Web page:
Wednesday, September 7, 2011

Two High Yield Dividend Growth Stocks I am buying

When it comes to dividend investing, many investors tend to be either yield chasers or pure dividend growth investors. The real world however is not black and white. As a result, a more nuanced strategy where at least some minimum yield is requested before one purchases a stock that regularly raises distributions should deliver solid income over the long term.

I follow a similar strategy in my income portfolio. I purchase stocks with rising distributions which can afford to pay the dividend but I also have a minimum yield requirement of 2.50%. I tend to be skeptical over stocks which have high current yields, unless my individual company analysis proves otherwise. My analysis of the two income plays listed below has identified them as companies with sound business models. The recent downturn in the stock market has made the following dividend growth stocks with high yields attractive at the moment:

Philip Morris International Inc. (PM), through its subsidiaries, engages in the manufacture and sale of cigarettes and other tobacco products in markets outside of the United States. The company generates most of its revenues from outside the US, where the legislation is not as draconian. The company will be able to increase earnings by generating cost efficiencies in its cost reduction programs, acquiring companies internationally as well as innovating in growing markets in order to position itself favorably. Last but not least, tapping into the growth of emerging markets such as China and India, where it has a low presence could provide another opportunity for future growth. The company has raised distributions in every year since the spin-off from Altria Group (MO) in 2008. Phillip Morris International will be able to keep increasing dividends at the high single digit percentage points in the foreseeable future, while yielding 3.70% today. (analysis)

Kinder Morgan, Inc. (KMI) owns and operates energy infrastructure in the United States and Canada. Kinder Morgan owns the general partner and limited partner units in Kinder Morgan Partners (KMP). KMI also owns 20 percent of and operates Natural Gas Pipeline Company of America (NGPL), which serves the high-demand Chicago market. Another valuable asset behind KMI is the Incentive distribution rights behind the general partner, which entitles it to 50% of the distributions above certain thresholds. This is why any growth in KMP distributions would really accelerate growth in KMI dividends. KMI is set up as a corporation, which is why investors should receive a form 1099- DIV at the end of the year and have their dividends taxed at no more than 15%. The company will likely raise distributions at the low double digits for a few years, and currently yields 4.60% (analysis)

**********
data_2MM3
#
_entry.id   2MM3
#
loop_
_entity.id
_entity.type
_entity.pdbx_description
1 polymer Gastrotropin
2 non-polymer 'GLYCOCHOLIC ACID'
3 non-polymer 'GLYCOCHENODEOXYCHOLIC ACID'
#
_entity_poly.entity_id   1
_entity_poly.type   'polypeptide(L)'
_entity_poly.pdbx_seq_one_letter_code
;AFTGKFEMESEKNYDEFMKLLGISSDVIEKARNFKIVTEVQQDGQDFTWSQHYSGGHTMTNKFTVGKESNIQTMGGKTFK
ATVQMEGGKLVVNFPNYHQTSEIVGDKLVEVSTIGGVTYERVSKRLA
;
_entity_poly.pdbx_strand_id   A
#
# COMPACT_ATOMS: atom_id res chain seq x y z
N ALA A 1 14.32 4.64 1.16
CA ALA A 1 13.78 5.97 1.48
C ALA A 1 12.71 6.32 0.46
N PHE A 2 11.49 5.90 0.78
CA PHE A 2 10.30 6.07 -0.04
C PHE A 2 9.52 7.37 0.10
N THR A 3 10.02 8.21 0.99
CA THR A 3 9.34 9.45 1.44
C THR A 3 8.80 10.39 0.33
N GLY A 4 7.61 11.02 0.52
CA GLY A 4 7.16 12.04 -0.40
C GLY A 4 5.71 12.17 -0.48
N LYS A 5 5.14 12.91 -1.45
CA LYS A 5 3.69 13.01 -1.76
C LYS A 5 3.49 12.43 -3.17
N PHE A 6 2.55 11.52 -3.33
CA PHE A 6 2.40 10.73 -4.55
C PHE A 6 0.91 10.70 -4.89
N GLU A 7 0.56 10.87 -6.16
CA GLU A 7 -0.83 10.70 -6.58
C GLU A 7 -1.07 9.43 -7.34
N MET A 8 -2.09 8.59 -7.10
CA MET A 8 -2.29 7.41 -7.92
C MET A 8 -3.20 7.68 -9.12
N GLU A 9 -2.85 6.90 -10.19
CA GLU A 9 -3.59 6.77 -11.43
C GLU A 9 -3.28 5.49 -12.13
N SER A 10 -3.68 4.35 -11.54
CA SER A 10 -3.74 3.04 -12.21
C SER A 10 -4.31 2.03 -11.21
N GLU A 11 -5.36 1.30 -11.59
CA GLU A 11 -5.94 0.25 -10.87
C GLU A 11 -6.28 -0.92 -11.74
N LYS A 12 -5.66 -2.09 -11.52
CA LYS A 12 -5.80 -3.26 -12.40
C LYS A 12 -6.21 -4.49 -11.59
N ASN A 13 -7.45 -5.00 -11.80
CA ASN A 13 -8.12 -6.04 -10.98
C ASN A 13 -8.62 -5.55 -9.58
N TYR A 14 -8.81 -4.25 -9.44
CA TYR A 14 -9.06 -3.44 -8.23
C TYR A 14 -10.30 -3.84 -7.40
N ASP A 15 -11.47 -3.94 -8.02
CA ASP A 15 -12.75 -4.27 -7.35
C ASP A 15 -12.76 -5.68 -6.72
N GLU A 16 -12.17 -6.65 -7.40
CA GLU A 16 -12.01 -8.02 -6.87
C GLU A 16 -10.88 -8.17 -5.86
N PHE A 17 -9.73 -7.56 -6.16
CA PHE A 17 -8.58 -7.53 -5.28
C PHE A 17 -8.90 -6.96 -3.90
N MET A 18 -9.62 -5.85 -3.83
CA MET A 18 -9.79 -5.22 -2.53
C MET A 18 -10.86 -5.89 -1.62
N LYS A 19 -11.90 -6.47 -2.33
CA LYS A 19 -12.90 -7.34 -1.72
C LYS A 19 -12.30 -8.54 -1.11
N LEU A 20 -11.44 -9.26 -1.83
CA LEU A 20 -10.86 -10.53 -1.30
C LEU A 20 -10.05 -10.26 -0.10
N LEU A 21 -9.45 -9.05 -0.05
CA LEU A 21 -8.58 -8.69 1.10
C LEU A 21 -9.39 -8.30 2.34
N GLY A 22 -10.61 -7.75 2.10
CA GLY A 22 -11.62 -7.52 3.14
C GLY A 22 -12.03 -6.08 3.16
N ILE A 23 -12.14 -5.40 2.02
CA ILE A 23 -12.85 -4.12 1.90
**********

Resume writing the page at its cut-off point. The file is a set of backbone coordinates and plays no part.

Owning these two high income dividend growth stocks makes sense for investors looking for high yield and a rising income stream. Investors should however always understand the risks behind each investments they purchase and try to spread it by obtaining allocation to different sectors in their diversified dividend portfolios.

Full Disclosure: Long PM, MO, KMI

Relevant Articles:


  1. Shouldn't dividend growth investors be interested in beating inflation? Granted there is no shortage of high quality companies that have respectable histories of paying increasing dividends, but if the yield isn't at least 3% if not 4% or more, isn't the investor not even keeping pace with inflation? I can earn 1.1% risk free in an internet savings account. I can easily double that risk free by laddering CDs of varying terms. If we're taking on the risk of playing in the open market, is it reasonable to expect returns in the 4 - 8% range? Is that foolish or greedy?

  2. An investor doesn't need a high yielding stock to match inflation. Investors should not be forgetting about total returns as well.

    Companies that currently yield 2% for example are more likely to increase dividends by double-digit percentage increases. Thus, the increase in dividend income will be higher than the rate of inflation.

    In addition, companies which increase dividends at a double-digit rate of increase are also very likely to be increasing earnings as well. Rising earnings makes businesses more valuable, which leads to increases in stock prices over time. This protects purchasing power of principal.

    Investors can reasonably expect to earn 10% in the stock market for the long run. It is amusing to see how investors are discarding stocks as an investment vehicle after only 10 years of poor returns, right when stocks are at their cheapest valuations in many years.

    The same investors were overly cheerful about stocks in 2000, when stocks were trading at their highest valuations ever.

    As a dividend investor, you should avoid chasing yield and looking only at yield as your main yardstick. A reasonable yield, coupled with a solid business that manages to increase EPS over time will deliver good dividend growth and decent total returns over time.

  3. What is the difference in holding KMI vs KMP?
    This is like holding SE vs SEP. As far as I know pretty much the same companies, but I am not entirely sure what the differences are?!?

  4. hold kmp long and sell covered call options as extra income.

    avoid the x div date when selling the covered calls

    nice div 4 times and several
    times a yr get covered call income as a nice bonus.


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